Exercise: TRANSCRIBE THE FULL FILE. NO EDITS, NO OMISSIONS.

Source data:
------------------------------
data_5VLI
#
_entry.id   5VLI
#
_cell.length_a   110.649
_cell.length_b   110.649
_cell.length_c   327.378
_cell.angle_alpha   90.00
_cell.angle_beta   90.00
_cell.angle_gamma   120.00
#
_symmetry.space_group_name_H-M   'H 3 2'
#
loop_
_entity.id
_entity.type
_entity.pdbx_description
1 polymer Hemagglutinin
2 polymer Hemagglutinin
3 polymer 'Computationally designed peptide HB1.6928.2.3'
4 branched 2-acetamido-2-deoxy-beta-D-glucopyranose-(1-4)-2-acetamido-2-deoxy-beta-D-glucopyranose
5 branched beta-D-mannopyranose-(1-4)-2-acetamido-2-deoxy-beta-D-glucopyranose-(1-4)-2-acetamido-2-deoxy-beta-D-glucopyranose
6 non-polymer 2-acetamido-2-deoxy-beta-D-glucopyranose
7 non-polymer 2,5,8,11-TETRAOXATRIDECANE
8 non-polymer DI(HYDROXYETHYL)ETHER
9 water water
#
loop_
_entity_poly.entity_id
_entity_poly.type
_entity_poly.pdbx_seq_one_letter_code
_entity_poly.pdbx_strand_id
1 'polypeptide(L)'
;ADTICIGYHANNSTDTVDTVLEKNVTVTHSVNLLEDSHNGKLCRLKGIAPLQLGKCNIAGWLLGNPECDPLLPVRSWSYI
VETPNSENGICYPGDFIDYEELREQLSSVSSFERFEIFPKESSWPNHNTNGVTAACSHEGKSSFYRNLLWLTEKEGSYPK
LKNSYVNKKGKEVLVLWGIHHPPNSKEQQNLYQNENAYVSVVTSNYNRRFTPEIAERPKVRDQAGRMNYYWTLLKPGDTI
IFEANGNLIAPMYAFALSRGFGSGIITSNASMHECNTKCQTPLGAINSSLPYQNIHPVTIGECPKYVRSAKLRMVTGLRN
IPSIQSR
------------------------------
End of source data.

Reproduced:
data_5VLI
#
_entry.id   5VLI
#
_cell.length_a   110.649
_cell.length_b   110.649
_cell.length_c   327.378
_cell.angle_alpha   90.00
_cell.angle_beta   90.00
_cell.angle_gamma   120.00
#
_symmetry.space_group_name_H-M   'H 3 2'
#
loop_
_entity.id
_entity.type
_entity.pdbx_description
1 polymer Hemagglutinin
2 polymer Hemagglutinin
3 polymer 'Computationally designed peptide HB1.6928.2.3'
4 branched 2-acetamido-2-deoxy-beta-D-glucopyranose-(1-4)-2-acetamido-2-deoxy-beta-D-glucopyranose
5 branched beta-D-mannopyranose-(1-4)-2-acetamido-2-deoxy-beta-D-glucopyranose-(1-4)-2-acetamido-2-deoxy-beta-D-glucopyranose
6 non-polymer 2-acetamido-2-deoxy-beta-D-glucopyranose
7 non-polymer 2,5,8,11-TETRAOXATRIDECANE
8 non-polymer DI(HYDROXYETHYL)ETHER
9 water water
#
loop_
_entity_poly.entity_id
_entity_poly.type
_entity_poly.pdbx_seq_one_letter_code
_entity_poly.pdbx_strand_id
1 'polypeptide(L)'
;ADTICIGYHANNSTDTVDTVLEKNVTVTHSVNLLEDSHNGKLCRLKGIAPLQLGKCNIAGWLLGNPECDPLLPVRSWSYI
VETPNSENGICYPGDFIDYEELREQLSSVSSFERFEIFPKESSWPNHNTNGVTAACSHEGKSSFYRNLLWLTEKEGSYPK
LKNSYVNKKGKEVLVLWGIHHPPNSKEQQNLYQNENAYVSVVTSNYNRRFTPEIAERPKVRDQAGRMNYYWTLLKPGDTI
IFEANGNLIAPMYAFALSRGFGSGIITSNASMHECNTKCQTPLGAINSSLPYQNIHPVTIGECPKYVRSAKLRMVTGLRN
IPSIQSR